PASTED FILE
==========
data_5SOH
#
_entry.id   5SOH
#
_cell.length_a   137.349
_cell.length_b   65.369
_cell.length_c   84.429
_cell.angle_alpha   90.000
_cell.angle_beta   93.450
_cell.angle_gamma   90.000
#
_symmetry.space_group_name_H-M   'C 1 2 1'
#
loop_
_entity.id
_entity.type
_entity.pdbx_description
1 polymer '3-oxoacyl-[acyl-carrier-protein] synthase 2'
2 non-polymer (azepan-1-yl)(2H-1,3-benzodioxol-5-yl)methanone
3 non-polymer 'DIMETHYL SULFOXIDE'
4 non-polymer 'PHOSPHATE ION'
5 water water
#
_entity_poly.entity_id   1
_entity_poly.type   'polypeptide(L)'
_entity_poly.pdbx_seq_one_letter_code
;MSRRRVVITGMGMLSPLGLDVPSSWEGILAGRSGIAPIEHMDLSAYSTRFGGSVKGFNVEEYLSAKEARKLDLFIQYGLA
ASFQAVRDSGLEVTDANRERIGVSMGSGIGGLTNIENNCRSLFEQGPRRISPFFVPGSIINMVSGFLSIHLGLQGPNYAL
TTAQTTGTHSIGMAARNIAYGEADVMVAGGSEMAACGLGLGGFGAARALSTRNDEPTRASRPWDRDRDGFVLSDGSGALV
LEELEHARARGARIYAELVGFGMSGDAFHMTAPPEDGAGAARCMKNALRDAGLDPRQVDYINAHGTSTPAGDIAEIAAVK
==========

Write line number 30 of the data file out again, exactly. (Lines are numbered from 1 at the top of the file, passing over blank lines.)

LEELEHARARGARIYAELVGFGMSGDAFHMTAPPEDGAGAARCMKNALRDAGLDPRQVDYINAHGTSTPAGDIAEIAAVK